In his 2017 book The Fate of Rome: Climate, Disease, and the End of an Empire, historian Kyle Harper argues that plague, as well as climate change, undermined the Roman empire, creating conditions that boosted the barbarian warlords who would later become the Medieval aristocracy. The lethal plagues of the Middle Ages likewise disrupted the great Mongol empire, at the time the largest in history, and in conjunction with cooling temperatures, undermined the stability of the great Silk Road and ended the Pax Mongolica. This opened the door to the Age of Exploration and Europe’s maritime conquest of the world. Within Medieval Europe, the Black Death killed as much as 40 percent of the population, but also precipitated the rise of the Third Estate, and in some places raised wages for scarce labor. “People were fewer,” noted historian Barbara Tuchman, “but they ate better. The pandemic also led to greater emphasis on long-distance navigation.”

During the current crisis, disintermediation has been the primary driver of the post-pandemic economy. The novel coronavirus forced businesses to adapt quickly to new circumstances, and as with all economic crises, created winners and losers. The lockdowns accelerated the use of digital technology for work, retail, and entertainment. This has not only helped the big firms but also produced a whole crop of new startups, many of which address the shift to online work. The tech oligarchies now face competition from decentralized networks based on blockchain technology which is less vulnerable to domination by giant firms with algorithms that are designed to eliminate the incentive structures that lead to central node control and promote monopolistic behavior. Domains such as Lokinet, Ethereum, Odysee, and Urbit seek to give users ownership of their own data. Even Google’s near-monopoly of web browser supremacy is set to be challenged by data-privacy-conscious alternatives such as DuckDuckGo, which has seen a 62 percent growth in search results in 2020. Users are clearly becoming more conscious of privacy and data ownership.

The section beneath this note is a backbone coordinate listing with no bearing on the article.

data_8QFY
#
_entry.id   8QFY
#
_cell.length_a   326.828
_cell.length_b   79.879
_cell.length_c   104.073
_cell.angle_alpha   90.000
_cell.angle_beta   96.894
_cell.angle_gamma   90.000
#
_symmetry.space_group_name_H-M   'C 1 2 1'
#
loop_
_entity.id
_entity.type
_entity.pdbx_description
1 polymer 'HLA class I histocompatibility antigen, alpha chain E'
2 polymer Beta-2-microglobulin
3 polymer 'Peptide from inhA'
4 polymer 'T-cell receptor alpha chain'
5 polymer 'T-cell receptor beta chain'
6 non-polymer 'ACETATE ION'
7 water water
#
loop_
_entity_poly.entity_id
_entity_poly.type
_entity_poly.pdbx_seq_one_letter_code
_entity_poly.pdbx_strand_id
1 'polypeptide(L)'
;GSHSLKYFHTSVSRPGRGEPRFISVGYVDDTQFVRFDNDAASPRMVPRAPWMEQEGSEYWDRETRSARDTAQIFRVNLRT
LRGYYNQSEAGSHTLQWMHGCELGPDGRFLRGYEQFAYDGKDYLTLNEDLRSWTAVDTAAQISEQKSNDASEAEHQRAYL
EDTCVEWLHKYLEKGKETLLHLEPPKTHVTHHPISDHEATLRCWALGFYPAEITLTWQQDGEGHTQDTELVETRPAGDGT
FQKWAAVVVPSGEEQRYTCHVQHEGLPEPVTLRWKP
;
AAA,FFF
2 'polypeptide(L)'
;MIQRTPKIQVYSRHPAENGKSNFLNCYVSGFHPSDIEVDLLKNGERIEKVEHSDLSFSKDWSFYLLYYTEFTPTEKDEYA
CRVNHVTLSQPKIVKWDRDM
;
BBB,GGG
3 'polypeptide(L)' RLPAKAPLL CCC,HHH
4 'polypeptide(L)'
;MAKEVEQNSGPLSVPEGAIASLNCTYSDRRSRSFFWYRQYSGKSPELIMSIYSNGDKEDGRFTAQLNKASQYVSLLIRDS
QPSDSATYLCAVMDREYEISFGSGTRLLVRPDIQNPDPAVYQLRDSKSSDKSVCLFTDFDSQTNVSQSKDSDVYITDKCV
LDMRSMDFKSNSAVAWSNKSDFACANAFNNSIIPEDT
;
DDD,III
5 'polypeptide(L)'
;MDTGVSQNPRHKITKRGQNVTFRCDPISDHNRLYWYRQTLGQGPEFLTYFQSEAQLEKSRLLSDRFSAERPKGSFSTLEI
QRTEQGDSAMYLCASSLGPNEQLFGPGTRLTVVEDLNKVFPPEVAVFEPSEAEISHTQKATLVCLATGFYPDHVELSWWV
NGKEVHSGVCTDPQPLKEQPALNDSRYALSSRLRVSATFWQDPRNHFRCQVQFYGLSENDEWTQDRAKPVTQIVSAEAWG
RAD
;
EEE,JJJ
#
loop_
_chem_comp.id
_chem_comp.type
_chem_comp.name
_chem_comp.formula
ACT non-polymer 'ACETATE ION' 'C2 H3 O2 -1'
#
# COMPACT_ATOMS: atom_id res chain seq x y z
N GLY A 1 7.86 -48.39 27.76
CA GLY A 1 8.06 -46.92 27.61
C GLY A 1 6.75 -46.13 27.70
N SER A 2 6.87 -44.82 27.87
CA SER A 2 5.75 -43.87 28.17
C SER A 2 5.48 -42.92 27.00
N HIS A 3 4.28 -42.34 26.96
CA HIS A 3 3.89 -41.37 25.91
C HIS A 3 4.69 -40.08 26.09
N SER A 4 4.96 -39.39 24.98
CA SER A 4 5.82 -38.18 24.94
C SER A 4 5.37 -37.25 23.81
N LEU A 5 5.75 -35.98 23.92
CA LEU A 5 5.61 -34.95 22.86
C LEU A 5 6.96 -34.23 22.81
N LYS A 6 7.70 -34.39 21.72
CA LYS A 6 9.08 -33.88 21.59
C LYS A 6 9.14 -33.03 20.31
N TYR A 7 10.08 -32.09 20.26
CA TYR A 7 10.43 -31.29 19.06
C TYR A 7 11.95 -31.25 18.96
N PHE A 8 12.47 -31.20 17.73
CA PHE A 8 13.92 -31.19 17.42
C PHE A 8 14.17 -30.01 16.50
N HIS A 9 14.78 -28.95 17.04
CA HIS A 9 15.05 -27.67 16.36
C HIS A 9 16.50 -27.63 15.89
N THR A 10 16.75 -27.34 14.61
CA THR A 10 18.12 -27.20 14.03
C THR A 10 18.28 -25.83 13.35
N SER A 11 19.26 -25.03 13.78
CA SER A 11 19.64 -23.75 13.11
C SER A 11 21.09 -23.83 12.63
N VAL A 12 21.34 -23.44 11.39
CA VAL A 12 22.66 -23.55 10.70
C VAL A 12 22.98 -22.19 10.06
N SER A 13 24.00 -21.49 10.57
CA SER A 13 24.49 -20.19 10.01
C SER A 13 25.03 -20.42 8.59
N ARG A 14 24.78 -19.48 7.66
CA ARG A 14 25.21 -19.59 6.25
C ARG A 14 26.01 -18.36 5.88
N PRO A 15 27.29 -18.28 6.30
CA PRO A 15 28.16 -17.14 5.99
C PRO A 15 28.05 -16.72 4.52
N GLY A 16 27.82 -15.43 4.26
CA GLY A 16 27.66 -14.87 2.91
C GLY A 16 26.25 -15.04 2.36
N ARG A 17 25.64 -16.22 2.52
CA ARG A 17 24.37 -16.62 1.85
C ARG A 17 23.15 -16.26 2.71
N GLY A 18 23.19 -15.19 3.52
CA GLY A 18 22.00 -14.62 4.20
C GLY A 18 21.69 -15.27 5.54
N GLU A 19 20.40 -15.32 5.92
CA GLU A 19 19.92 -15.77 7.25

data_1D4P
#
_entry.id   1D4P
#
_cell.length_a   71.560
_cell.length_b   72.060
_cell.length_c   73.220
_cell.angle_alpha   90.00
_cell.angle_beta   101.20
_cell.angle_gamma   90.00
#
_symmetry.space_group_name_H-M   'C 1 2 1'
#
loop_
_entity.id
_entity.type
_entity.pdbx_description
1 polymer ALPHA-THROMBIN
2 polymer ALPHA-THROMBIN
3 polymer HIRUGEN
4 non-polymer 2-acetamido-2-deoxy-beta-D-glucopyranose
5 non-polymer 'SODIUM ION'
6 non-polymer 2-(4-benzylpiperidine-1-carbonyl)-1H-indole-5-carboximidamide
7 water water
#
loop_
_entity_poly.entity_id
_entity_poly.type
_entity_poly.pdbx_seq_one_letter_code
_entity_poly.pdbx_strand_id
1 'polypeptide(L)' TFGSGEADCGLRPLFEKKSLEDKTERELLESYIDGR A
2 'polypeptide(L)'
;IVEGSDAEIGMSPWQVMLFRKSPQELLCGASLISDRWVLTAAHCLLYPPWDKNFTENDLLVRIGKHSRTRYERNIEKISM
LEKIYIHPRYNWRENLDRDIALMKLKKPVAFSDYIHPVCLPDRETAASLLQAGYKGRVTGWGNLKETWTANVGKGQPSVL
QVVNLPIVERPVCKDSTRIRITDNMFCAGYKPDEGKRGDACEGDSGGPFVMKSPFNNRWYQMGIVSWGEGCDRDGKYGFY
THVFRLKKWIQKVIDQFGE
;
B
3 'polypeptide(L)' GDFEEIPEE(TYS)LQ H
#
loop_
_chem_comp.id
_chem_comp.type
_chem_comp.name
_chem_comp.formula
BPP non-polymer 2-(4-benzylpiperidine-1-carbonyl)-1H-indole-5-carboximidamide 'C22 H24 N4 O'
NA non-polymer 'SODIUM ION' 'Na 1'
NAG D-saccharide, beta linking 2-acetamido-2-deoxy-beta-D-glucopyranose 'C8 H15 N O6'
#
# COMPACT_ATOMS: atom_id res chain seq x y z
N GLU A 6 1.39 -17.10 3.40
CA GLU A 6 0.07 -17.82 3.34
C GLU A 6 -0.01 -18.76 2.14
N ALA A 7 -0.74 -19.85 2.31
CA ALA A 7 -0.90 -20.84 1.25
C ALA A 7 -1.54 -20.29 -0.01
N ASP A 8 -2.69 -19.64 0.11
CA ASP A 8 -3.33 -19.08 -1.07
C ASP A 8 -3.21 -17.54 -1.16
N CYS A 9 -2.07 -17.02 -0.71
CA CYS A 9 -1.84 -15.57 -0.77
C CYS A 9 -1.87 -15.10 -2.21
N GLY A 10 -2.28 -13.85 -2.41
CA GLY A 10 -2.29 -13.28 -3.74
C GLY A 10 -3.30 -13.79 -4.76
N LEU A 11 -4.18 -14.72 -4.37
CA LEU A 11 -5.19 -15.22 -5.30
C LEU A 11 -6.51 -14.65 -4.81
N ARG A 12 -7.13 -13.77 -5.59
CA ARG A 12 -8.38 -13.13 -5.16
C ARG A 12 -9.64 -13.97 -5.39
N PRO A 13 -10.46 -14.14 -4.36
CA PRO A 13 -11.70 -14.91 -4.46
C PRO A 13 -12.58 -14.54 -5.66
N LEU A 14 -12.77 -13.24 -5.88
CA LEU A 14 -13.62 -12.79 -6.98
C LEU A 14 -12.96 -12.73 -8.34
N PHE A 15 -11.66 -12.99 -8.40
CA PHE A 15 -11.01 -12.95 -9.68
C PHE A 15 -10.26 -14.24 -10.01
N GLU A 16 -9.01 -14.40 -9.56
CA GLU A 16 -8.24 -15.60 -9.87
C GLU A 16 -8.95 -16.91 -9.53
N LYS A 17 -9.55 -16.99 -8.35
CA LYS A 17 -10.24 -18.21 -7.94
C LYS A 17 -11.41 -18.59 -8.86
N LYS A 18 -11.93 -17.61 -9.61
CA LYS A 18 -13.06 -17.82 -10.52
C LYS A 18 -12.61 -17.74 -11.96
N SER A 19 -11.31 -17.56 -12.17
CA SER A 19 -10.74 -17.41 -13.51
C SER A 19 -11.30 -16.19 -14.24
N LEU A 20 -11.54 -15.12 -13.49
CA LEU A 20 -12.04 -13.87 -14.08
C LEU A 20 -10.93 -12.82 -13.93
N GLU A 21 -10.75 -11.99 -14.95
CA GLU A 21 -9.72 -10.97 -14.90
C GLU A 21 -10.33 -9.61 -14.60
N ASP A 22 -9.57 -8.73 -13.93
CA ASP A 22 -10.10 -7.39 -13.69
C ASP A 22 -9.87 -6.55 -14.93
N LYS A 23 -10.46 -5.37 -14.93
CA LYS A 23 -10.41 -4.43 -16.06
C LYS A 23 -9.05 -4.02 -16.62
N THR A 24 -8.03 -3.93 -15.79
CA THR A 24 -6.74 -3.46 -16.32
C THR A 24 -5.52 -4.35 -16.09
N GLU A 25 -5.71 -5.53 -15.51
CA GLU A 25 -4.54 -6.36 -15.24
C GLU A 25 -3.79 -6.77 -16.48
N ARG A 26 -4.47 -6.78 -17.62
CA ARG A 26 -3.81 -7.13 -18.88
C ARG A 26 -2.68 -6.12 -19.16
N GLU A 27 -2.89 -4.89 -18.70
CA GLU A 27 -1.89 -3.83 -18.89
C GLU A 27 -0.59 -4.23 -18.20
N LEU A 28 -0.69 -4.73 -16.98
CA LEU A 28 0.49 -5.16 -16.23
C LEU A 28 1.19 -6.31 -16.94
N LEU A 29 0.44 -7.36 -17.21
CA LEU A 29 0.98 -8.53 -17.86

Read the rest of this piece at Quillette.


Joel Kotkin is the author of The Coming of Neo-Feudalism: A Warning to the Global Middle Class. He is the Presidential Fellow in Urban Futures at Chapman University and Executive Director for Urban Reform Institute. Learn more at joelkotkin.com and follow him on Twitter @joelkotkin.

Hügo Krüger is a Structural Engineer with working experience in the Nuclear, Concrete and Oil and Gas Industry. He was born in Pretoria South Africa and moved to France in 2015. He holds a Bachelors Degree in Civil Engineering from the University of Pretoria and a Masters degree in Nuclear Structures from the École spéciale des travaux publics, du bâtiment et de l’industrie (ESTP Paris). He frequently contributes to the South African English blog Rational Standard and the Afrikaans Newspaper Rapport. He fluently speaks French, Germany, English and Afrikaans. His interests include politics, economics, public policy, history, languages, Krav Maga and Structural Engineering.

Homepage photo: Steve Jurvetson, via Flickr under CC 2.0 License.

Feudal Future Podcast – Power & Responsibility: Tech’s Control

On this episode of Feudal Future, hosts Joel Kotkin and Marshall Toplansky are joined by venture capitalist Andrew Romans about the power tech wields today and their responsibility in society.

Feudal Future Podcast – The War on Space

On this episode of Feudal Future, hosts Joel Kotkin and Marshall Toplansky are joined by geopolitical analyst, Brandon J. Weichert author of Winning Space: How America Remains a Superpower, to discuss a real life version of Star Wars.

The Rise of Corporate–State Tyranny

In explaining his shift away from Maoist economics, Deng Xiao Ping, chairman of the Chinese Communist Party, described his market-oriented changes as “socialism with Chinese characteristics.” Today, American businesses, as well as the media and academic establishments that serve them, increasingly embrace what can best be described as “Chinese capitalism with American characteristics.”